Guest Post: Why does film need more complex female protagonists?

I asked Kate Kaminski, Founder and Artistic Director of the Bluestocking Film Series, to detail why highlighting complex female protagonists is an important mission. Kaminski is a screenwriter, director, and independent filmmaker whose films have screened all over the world.

The series, which proclaims itself as the film event in the world that requires complex female protagonists, takes place in Portland at SPACE Gallery on July 17th and 18th.

And now I pass the mic to Kaminski:


Before I begin, I would be remiss if I didn’t also point out two things:

  1. All the studies out of Sundance/WIF, USC Annenberg, and the Geena Davis Institute statistically prove there is a lack of complex women characters on-screen, and festivals are generally an important entry point for filmmakers into the business of commercial filmmaking.
  1. If we were a festival focused on African-American, Latino or Jewish cinema, would there be any question of relevance? “Women in film” festivals provide a space for expression just as all the other fests devoted to specific voices do.

Women are indisputably under-represented in popular movies, or represented in ways that emphasize sexuality over other aspects of their characters. Without Bluestocking — and other festivals that seek to bring diverse voices into the marketplace — we are left with little more than the echo chamber of Hollywood’s sexist, white boys club.

I started Bluestocking Film Series in 2011 because something was missing from festival screens in Maine. Looking around, I wondered where are the female-driven films I was craving? Five years ago I thought: what if I create​ a film event that exclusively screens women-powered films that pass the Bechdel Test? If I buil​d it …​ will they come?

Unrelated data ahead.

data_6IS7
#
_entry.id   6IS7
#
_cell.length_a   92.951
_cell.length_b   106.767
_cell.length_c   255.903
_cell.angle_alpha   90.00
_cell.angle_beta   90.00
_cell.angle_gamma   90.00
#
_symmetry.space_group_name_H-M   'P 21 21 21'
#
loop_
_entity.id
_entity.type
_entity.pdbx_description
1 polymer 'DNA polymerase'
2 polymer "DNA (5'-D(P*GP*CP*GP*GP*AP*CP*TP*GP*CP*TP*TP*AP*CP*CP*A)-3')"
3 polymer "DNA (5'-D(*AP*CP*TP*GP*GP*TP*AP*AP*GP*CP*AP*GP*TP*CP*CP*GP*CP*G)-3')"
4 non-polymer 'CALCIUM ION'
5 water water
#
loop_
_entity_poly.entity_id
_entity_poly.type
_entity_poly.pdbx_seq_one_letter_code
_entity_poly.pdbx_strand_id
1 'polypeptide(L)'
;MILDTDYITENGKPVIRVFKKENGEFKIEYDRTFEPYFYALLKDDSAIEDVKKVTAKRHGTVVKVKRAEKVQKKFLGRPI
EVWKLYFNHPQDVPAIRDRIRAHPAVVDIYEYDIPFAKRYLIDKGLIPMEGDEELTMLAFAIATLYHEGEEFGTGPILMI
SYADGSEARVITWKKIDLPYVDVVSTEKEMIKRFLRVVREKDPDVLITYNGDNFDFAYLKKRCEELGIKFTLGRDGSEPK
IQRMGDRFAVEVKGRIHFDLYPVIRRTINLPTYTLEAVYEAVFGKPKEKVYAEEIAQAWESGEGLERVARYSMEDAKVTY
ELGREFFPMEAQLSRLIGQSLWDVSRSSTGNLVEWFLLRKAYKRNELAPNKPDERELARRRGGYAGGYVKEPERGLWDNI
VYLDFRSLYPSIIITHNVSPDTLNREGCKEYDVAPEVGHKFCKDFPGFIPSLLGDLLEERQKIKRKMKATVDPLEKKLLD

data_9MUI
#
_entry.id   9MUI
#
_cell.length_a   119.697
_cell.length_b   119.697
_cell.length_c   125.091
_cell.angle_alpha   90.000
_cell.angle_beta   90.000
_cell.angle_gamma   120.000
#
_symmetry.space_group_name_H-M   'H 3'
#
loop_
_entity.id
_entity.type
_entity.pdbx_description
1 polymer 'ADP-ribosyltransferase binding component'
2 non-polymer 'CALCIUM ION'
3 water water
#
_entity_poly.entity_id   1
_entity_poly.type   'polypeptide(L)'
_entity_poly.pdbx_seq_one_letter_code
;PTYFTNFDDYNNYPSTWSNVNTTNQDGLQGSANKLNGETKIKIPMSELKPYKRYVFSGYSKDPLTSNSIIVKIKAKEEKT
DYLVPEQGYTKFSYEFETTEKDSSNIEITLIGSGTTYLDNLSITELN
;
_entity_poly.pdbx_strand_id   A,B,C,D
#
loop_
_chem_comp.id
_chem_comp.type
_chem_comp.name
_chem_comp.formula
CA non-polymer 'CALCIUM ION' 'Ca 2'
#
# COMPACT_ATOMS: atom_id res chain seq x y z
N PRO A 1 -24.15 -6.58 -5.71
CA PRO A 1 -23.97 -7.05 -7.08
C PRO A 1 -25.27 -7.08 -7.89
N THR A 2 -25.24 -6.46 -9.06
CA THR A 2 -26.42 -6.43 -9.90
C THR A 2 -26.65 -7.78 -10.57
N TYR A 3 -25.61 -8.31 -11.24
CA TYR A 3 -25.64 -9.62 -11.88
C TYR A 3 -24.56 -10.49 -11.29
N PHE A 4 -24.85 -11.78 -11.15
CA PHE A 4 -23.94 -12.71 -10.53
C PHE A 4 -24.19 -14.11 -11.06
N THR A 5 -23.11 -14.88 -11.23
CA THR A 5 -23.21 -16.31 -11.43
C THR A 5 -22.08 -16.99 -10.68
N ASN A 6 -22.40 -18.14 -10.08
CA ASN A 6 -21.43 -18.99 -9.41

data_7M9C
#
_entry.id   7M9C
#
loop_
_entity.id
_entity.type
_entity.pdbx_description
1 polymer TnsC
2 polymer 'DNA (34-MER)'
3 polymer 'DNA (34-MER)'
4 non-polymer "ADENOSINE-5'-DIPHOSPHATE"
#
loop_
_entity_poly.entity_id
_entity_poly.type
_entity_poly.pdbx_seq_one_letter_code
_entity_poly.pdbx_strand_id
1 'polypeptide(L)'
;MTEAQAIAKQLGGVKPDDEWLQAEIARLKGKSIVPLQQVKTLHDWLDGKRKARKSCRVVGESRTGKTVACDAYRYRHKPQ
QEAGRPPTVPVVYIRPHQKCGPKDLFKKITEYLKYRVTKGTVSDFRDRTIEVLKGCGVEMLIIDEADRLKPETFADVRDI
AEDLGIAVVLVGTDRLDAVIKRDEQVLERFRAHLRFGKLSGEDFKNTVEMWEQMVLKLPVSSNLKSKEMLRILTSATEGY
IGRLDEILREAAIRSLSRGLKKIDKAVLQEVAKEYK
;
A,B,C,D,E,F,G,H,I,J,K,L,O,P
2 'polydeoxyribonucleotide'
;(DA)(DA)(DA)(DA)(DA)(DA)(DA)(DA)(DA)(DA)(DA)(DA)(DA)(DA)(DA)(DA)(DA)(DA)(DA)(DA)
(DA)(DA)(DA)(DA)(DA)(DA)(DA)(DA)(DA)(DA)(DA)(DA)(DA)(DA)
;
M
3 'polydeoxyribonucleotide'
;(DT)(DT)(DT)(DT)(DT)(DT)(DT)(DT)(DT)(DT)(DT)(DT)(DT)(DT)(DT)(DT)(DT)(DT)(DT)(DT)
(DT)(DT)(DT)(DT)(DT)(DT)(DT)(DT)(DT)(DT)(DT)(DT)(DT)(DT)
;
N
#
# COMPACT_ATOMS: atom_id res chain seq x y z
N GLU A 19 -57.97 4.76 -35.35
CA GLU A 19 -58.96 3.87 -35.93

Well, I built it and the audience has shown up, each year in greater numbers. At every screening since we started, inevitably people will approach me to say how refreshing it is to see movies that explore the female experience in new, exciting, and provocative ways. We seek and select filmmakers who fluently speak the language of film, which is of course, also the language of entertainment. Our 2015 selections have something to offer every film lover and exhibit uncommon talent, vision and execution. This year we’ve got films featuring obsessive knitters, girl gangs, women at work, and even a genie.

This year—2015—I’ve felt a seismic shift for women in film. Representing all the filmmaking trades, women are coming forward to expose Hollywood’s backward sexism and unequal hiring and compensation practices​​. The problem is so blatant that the ACLU has initiated a campaign to address it.

It’s unmistakably clear: women ​are relegated to the sidelines, or erased completely, in front of and behind the camera. In 2014, women were just 12% of on-screen protagonists and only 7% of all directors on 250 top-grossing films.

The operative words are top-grossing films. This celluloid ceiling means that the few women who get the chance to lead a film story or direct big movies are pitted against each other and all the other women fighting for a bite of a puny piece of the pie, while male actors and directors take the lion’s share ​of work​ and money​.

I’m a film lover and movies just aren’t reflecting the experiences of 50% of the ​global population. By continuing to showcase great films featuring complex female protagonists, we prove that ​women and girls can drive the story and lead the action on-screen.

We can’t be what we don’t see and having access to women’s voices and stories is tangibly important for ​all your mothers, sisters, daughters, and girlfriends; and for all your fathers, brothers, sons, and boyfriends too.

Alex Steed

About Alex Steed

Alex Steed has written about and engaged in politics since he was an insufferable teenager. He has run for the Statehouse and produced a successful web series. He now runs a content firm called Knack Factory with two guys who are a lot more talented than himself.